Understanding, and ultimately treating Alzheimer’s disease (AD) is a major need in Western countries. Currently, there is no available treatment to modify the disease. Several pioneering discoveries made by my team, attributing a key role to systemic immunity in brain maintenance and repair, and identifying unique interface between the brain’s borders through which the immune system assists the brain, led us to our recent discovery that transient reduction of systemic immune suppression could modify disease pathology, and reverse cognitive loss in mouse models of AD (Nature Communications, 2015; Nature Medicine, 2016; Science, 2014). This discovery emphasizes that AD is not restricted to the brain, but is associated with systemic immune dysfunction. Thus, the goal of addressing numerous risk factors that go awry in the AD brain, many of which are -as yet- unknown, could be accomplished by immunotherapy, using immune checkpoint blockade directed at the Programmed-death (PD)-1 pathway, to empower the immune system. In this proposal, we will adopt our new experimental paradigm to discover mechanisms through which the immune system supports the brain, and to identify key/novel molecular and cellular processes at various stages of the disease that are responsible for cognitive decline long before neurons are lost, and whose reversal or modification is needed to mitigate AD pathology, and prevent cognitive loss. Achieving our goals requires the multidisciplinary approaches and expertise at our disposal, including state-of-the art immunological, cellular, molecular, and genomic tools. The results will pave the way for developing a novel next-generation immunotherapy, by targeting additional selective immune checkpoint pathways, or identifying a specific immune-based therapeutic target, for prevention and treatment of AD. We expect that our results will help attain the ultimate goal of converting an escalating untreatable disease into a chronic treatable one.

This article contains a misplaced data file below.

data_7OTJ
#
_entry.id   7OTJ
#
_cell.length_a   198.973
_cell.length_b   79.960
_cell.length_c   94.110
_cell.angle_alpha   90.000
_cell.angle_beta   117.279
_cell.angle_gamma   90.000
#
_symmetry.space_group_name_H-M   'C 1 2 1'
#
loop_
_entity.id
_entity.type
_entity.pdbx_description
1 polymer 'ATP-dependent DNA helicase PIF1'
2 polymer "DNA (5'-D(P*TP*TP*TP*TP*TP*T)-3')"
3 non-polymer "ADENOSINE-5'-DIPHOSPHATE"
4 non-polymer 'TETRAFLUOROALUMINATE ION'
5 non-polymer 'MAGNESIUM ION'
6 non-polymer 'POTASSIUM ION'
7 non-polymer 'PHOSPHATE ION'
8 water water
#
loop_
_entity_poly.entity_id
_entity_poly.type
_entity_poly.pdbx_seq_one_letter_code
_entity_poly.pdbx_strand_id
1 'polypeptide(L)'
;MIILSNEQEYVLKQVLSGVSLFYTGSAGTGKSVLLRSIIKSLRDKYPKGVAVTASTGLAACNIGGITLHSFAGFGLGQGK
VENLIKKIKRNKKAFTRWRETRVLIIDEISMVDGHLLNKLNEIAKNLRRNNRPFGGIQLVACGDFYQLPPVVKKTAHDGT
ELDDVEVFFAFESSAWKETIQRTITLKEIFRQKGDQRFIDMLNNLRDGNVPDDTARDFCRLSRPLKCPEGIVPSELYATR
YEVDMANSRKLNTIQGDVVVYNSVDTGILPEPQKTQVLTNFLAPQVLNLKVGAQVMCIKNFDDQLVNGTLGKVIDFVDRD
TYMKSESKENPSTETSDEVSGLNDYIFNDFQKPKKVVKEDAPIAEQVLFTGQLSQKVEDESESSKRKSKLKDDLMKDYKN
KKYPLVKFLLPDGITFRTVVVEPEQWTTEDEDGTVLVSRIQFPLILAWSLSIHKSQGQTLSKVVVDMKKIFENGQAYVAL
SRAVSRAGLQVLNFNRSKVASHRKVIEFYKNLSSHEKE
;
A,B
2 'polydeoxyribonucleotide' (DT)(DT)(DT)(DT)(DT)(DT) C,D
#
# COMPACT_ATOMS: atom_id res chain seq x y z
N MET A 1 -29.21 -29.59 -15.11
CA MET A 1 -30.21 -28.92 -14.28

Fields of science
Funding SchemeERC-ADG - Advanced Grant
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